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In Thor: The Dark World, what is the significance of the Erik's nude scene? Is it just for comedy effect? But if I remember correctly he justified it, but I don't understand the point. Even he was shown pant-less again in another scene. Is there any justification for it or just a comedy oriented non-justified scene?

  • Are you asking what he was actually doing there at Stonehenge and why he was so crazy? If you're just asking why he was nude, then that was just to emphasize his craziness. But why he was slightly crazy or fanatic I can't tell right away, maybe his "occupation" by Loki didn't go without side effects or maybe he just got a bit more excentric and fanatic about his research than normal. – Napoleon Wilson Nov 13 '13 at 8:37
  • @ChristianRau the work he was doing in Stonehenge was not really that crazy and made sense later too but i didn't got the point of nude scene. – Ankit Sharma Nov 13 '13 at 9:35
  • @AnkitSharma "the work he was doing in Stonehenge was not really that crazy" - No, but his way of carrying out the work was, especially his nudity and his disoriented behaviour. – Napoleon Wilson Nov 13 '13 at 10:16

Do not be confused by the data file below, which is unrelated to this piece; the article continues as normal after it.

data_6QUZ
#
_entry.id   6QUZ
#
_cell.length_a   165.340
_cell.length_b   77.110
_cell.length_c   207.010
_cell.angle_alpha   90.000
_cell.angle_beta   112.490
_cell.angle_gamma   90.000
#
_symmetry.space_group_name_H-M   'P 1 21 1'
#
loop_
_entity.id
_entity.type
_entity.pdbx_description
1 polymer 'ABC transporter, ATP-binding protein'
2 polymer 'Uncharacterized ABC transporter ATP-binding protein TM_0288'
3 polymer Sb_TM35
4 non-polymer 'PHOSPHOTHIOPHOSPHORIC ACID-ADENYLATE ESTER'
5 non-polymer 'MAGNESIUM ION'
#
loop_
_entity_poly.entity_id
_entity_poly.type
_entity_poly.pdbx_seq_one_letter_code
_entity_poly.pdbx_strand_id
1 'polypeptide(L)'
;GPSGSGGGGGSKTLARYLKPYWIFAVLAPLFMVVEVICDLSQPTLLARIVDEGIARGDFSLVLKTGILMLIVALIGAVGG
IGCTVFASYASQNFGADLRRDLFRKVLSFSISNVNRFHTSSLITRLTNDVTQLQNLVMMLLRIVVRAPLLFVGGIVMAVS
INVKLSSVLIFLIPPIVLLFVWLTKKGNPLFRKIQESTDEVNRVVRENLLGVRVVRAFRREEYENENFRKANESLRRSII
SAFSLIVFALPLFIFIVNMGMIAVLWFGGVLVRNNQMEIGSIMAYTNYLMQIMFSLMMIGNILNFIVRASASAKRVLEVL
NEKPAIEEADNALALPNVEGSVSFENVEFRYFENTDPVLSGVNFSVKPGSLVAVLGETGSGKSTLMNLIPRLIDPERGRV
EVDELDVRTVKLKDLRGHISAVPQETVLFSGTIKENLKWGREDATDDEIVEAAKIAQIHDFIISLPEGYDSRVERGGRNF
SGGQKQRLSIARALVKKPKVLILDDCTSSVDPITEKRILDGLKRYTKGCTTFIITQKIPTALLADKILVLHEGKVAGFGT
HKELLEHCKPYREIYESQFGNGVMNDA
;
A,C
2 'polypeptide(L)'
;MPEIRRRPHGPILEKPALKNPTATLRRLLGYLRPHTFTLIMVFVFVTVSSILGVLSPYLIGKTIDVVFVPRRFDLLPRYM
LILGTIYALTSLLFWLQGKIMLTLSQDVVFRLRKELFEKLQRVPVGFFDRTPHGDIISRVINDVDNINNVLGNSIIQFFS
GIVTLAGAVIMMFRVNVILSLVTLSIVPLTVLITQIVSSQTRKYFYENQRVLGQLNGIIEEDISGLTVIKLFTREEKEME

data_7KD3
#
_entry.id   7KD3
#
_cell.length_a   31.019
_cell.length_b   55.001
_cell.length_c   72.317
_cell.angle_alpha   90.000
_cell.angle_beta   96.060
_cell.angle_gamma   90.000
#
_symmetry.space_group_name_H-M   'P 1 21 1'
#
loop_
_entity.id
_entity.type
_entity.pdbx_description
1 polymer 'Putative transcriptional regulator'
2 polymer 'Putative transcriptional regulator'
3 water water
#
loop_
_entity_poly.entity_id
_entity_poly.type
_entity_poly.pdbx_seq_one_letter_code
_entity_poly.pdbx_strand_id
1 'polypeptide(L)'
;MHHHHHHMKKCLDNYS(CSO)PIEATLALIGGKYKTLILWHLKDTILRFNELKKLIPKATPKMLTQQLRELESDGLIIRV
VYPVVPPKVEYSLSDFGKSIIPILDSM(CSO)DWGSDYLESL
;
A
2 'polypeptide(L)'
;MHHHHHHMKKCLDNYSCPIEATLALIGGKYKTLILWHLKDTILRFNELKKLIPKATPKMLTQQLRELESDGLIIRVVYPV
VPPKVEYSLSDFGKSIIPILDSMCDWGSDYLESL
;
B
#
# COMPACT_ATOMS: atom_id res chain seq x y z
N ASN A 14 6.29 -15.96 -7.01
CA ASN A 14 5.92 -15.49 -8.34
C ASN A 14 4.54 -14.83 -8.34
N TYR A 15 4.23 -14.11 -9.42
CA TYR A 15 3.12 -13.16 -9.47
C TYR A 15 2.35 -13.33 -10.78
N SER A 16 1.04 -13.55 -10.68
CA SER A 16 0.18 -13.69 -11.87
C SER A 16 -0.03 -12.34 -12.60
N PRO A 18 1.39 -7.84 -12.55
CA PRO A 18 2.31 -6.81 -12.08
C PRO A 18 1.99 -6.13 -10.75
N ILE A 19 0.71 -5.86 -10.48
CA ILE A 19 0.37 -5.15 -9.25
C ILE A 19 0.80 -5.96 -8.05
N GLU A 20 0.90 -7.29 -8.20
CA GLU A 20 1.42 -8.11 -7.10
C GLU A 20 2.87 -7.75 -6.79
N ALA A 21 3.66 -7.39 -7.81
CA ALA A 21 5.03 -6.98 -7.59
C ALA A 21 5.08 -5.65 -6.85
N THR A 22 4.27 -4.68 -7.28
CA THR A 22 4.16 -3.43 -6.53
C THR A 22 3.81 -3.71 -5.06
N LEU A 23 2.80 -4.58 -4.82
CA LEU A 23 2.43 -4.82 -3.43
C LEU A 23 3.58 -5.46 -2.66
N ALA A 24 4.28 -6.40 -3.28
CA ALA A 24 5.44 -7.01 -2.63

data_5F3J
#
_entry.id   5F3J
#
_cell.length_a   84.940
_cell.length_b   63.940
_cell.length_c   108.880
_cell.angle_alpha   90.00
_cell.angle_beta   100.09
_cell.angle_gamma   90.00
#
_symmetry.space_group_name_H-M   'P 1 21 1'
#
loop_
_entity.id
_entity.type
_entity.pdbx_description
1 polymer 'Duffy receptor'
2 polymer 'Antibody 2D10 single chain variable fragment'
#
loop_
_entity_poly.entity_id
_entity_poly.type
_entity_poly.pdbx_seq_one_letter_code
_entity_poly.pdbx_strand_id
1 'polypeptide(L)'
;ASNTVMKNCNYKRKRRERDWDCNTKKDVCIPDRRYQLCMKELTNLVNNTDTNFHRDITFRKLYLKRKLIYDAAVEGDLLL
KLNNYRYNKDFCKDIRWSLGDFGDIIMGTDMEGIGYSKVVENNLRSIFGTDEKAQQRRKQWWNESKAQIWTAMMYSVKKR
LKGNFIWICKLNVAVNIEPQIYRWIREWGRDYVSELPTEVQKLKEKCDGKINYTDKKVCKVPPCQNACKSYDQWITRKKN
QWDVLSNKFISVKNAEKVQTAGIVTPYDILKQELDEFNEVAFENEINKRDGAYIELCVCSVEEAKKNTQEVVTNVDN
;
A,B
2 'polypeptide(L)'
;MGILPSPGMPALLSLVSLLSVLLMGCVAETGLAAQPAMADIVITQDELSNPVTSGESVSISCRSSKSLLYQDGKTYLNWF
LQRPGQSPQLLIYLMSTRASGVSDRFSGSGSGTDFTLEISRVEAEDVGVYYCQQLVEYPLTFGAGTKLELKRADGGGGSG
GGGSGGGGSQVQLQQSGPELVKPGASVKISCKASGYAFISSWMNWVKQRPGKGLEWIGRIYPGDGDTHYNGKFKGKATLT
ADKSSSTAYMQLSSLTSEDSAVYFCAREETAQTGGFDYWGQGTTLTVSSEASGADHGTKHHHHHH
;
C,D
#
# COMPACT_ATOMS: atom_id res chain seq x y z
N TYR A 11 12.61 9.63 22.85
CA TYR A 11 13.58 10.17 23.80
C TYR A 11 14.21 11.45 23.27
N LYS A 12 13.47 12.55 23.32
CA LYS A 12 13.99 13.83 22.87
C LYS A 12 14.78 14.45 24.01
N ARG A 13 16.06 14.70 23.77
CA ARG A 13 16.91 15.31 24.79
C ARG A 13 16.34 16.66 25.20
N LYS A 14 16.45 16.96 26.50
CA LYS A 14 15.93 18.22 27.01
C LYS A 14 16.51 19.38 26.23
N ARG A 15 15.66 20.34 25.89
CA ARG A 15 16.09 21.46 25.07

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    I would add that this is an homage to a famous quote by Albert Einstein: "If one studies too zealously, one easily loses his pants." – Ben Plont Nov 14 '13 at 5:09
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    I wonder if we would be having this question if it was Natalie Portman's nude scene! – Liath Nov 14 '13 at 13:17
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Personally, I believe that it was simply to show that he really have lost his mind. But that pants-less scene was done when he seemed completely sane, thus it seemed as if it's because of his natural queerness. Indeed yes, I think it was mentioned that Erik Selvig's mind hasn't completely returned sane after Loki invaded his mind. To quote Selvig himself:

I had a god in my mind.

In addition, Selvig also said something like this:

Finally, The world is crazier than I am.

It shows that he is fully aware that he is crazy, and someone who can asses himself as insane, is, usually, someone who still retain a degree of sanity. This is completely different in behavior than what he did at Stonehenge, suggesting that it was indeed an action that was completely not deliberate. He didn't seem to show any shame or regret in doing that, though, which I guess attributes itself to the partial madness.

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